Just like Disney isn’t about to become known for its R-rated movies, Nintendo isn’t about to turn Mario into a killer. So what happens when a family-friendly video game company puts their own twist on a multiplayer shooter?
The result is Splatoon, a multiplayer game that simply oozes charm. Soldiers are replaced with squids and bullets are replaced with paint in a game that’s highly competitive without ever feeling violent. Splatoon manages to feel incredibly fresh in a market over-saturated with team-based shooters, but most importantly, it’s some of the most fun I’ve had with a multiplayer game in a good long time.
Note: This review is for a multiplayer-focused game that isn’t out yet, based on my experience with non-public online servers. Based on recent launch-day troubles with other multiplayer-only games, and given Nintendo’s lack of a significant track record when it comes to online multiplayer, you wouldn’t be blamed for waiting to make sure the servers can handle the player load before jumping into Splatoon.
Splatoon‘s main attraction is a four-on-four team-based game called Turf War, and it’s all about territory control. While you can splatter your opponents with ink (temporarily taking them out of the game), doing so isn’t your goal. You want to coat as much of the environment as possible in your team’s paint color, claiming it for your team. Once the timer has ticked down and the match has ended, the team that covered more of the ground in the level wins.
But the paint isn’t just there to look colorful. When you’re on top of you team’s color of ink, you can turn into a squid by holding down a button … which is kind of a weird sentence to type. As a squid, though, you can swim through the ink as if it’s a body of water. This is a huge part of moving around, because swimming isn’t just faster than running, it also lets you go places you wouldn’t be able to reach otherwise. For example, you can swim under a gate or even up a wall as long as it’s been properly painted first. If you’re clever, you can also use ink to hide from your opponents and surprise them.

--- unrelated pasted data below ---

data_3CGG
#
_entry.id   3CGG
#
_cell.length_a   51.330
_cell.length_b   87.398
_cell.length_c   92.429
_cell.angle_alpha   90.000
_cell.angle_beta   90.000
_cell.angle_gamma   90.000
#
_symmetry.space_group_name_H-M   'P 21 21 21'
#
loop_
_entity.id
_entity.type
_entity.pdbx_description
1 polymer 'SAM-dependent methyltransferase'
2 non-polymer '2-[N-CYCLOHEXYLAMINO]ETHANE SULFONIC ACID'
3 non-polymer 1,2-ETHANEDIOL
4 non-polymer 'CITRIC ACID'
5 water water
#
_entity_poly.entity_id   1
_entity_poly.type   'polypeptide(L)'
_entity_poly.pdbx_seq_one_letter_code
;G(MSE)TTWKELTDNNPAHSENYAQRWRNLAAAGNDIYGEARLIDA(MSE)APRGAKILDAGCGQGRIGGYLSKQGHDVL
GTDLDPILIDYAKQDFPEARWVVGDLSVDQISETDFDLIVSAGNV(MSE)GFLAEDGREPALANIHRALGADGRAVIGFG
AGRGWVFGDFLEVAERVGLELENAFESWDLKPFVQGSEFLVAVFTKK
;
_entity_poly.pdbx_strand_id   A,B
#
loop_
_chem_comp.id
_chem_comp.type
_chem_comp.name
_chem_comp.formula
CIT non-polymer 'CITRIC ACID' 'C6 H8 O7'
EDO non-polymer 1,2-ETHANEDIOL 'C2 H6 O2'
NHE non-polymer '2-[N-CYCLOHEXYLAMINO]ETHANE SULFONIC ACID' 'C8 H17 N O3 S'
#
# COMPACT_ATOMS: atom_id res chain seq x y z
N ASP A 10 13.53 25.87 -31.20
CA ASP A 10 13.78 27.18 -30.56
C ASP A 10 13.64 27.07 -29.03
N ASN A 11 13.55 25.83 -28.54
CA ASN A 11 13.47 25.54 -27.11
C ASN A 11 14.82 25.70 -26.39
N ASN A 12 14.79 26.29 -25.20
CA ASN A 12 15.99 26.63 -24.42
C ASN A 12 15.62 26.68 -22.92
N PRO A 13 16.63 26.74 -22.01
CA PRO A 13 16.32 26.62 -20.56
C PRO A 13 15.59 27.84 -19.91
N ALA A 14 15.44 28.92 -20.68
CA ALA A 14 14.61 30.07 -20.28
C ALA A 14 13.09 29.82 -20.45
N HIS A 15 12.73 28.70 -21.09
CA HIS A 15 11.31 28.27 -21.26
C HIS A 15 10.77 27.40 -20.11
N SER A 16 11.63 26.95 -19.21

Be careful, though. If you try to move through ink of your enemy’s color you’ll come to a screeching halt.
One of Splatoon‘s greatest accomplishments is that it’s very approachable. You don’t need lightning-fast reflexes or the ability to pull off tricky shots in order to have a good time, and the rules of the game are easy to pick up.
The game also defaults to motion controls, allowing you to aim by tilting the Wii U GamePad instead of using the right analog stick like you would in a shooting game on other platforms. You can turn these motion controls off if you’d like (I did), but they might be a more user-friendly option for people who don’t play a lot of first- or third-person action games.
You have a lot of weapons to choose from, like the basic Splattershot (which looks like a classic Super Soaker) and a giant paint roller, each of which work in very different ways. You can’t switch between weapons during a match, but that’s probably for the best. It’s one less thing to worry about in the heat of the moment.
If online multiplayer isn’t your thing, Splatoon does have a surprisingly fun single-player story mode. It’s relatively short, so it won’t keep you occupied for too long, but this mode is a great way to get a feel for how Splatoon works and hone your skills before jumping into multiplayer. You’ll make your way through a bunch of different stages while fighting some enemies along the way, and you’ll also run into some memorable and inventive bosses that you’ll have to take down through clever use of paint.
One of Splatoon‘s few significant problems is its lack of content. As of the game’s release there are only a handful maps to play on, and the game actually limits which maps you can play at any given time. There are only two maps per game mode in the rotation at a time, meaning that you can sit and play several Turf Wars matches for an hour, but you’ll be repeating the same two maps over and over. Nintendo plans to release more free stages throughout the summer, but it’s a shame there’s not more available from the get-go. Still, the maps that are here are great, and I still haven’t grown tired of them after playing the game for a couple weeks.
You can unlock a bit of extra content by buying Splatoon amiibo figures (three of which Nintendo provided for this review).
There’s not much to do with friends in the same room as you, either. Splatoon’s only local multiplayer mode is a one-on-one battle in which you and your opponent try to shoot balloons that will appear all over the level. Compared to the rest of the game it’s not very exciting.
Splatoon is going to live or die by the online community it will hopefully attract. A match will only begin once a full group of eight people is matched up, and if the game can’t find enough opponents for you you’re going to wait … and wait … and wait. Hopefully this won’t be a problem in the long run, but if nobody is playing the game a few months from now there won’t be anything worthwhile to come back to.
Despite its short single-player and current lack of maps, I’ve found myself coming back to Splatoon more often than most other multiplayer-focused games I’ve played lately. There’s a ton of cool gear to collect and fun new weapons to unlock as you complete matches, but most importantly Splatoon is just a blast to play. It’s fun, it’s charming and it feels unlike any other game available right now. As long as there are other players online, I expect to be splattering ink everywhere for a long time to come.